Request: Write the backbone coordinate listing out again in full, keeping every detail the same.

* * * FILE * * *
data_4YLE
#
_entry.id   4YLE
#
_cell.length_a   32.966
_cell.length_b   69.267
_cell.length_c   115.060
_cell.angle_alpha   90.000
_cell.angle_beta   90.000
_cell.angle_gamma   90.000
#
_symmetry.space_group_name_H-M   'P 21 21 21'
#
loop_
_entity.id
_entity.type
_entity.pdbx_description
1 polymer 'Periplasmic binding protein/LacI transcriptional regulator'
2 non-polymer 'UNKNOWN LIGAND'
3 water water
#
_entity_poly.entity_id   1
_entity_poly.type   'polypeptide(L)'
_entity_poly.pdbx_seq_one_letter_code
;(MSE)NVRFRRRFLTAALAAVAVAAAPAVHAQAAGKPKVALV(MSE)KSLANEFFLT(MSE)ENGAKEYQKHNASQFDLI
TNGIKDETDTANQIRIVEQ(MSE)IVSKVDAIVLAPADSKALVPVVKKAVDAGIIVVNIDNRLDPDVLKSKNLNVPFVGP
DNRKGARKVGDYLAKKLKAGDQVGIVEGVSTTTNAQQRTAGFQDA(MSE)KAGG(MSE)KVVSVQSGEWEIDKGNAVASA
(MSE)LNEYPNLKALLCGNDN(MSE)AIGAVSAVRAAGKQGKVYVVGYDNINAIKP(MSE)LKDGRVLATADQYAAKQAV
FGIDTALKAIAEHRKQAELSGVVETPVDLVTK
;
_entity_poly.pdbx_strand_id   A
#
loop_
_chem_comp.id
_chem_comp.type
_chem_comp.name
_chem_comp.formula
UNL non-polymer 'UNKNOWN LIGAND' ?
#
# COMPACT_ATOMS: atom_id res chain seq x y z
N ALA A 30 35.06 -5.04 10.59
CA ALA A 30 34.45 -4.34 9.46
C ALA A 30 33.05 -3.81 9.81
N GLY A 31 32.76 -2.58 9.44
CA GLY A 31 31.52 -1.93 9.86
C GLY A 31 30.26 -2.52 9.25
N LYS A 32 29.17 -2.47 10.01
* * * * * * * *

data_4YLE
#
_entry.id   4YLE
#
_cell.length_a   32.966
_cell.length_b   69.267
_cell.length_c   115.060
_cell.angle_alpha   90.000
_cell.angle_beta   90.000
_cell.angle_gamma   90.000
#
_symmetry.space_group_name_H-M   'P 21 21 21'
#
loop_
_entity.id
_entity.type
_entity.pdbx_description
1 polymer 'Periplasmic binding protein/LacI transcriptional regulator'
2 non-polymer 'UNKNOWN LIGAND'
3 water water
#
_entity_poly.entity_id   1
_entity_poly.type   'polypeptide(L)'
_entity_poly.pdbx_seq_one_letter_code
;(MSE)NVRFRRRFLTAALAAVAVAAAPAVHAQAAGKPKVALV(MSE)KSLANEFFLT(MSE)ENGAKEYQKHNASQFDLI
TNGIKDETDTANQIRIVEQ(MSE)IVSKVDAIVLAPADSKALVPVVKKAVDAGIIVVNIDNRLDPDVLKSKNLNVPFVGP
DNRKGARKVGDYLAKKLKAGDQVGIVEGVSTTTNAQQRTAGFQDA(MSE)KAGG(MSE)KVVSVQSGEWEIDKGNAVASA
(MSE)LNEYPNLKALLCGNDN(MSE)AIGAVSAVRAAGKQGKVYVVGYDNINAIKP(MSE)LKDGRVLATADQYAAKQAV
FGIDTALKAIAEHRKQAELSGVVETPVDLVTK
;
_entity_poly.pdbx_strand_id   A
#
loop_
_chem_comp.id
_chem_comp.type
_chem_comp.name
_chem_comp.formula
UNL non-polymer 'UNKNOWN LIGAND' ?
#
# COMPACT_ATOMS: atom_id res chain seq x y z
N ALA A 30 35.06 -5.04 10.59
CA ALA A 30 34.45 -4.34 9.46
C ALA A 30 33.05 -3.81 9.81
N GLY A 31 32.76 -2.58 9.44
CA GLY A 31 31.52 -1.93 9.86
C GLY A 31 30.26 -2.52 9.25
N LYS A 32 29.17 -2.47 10.01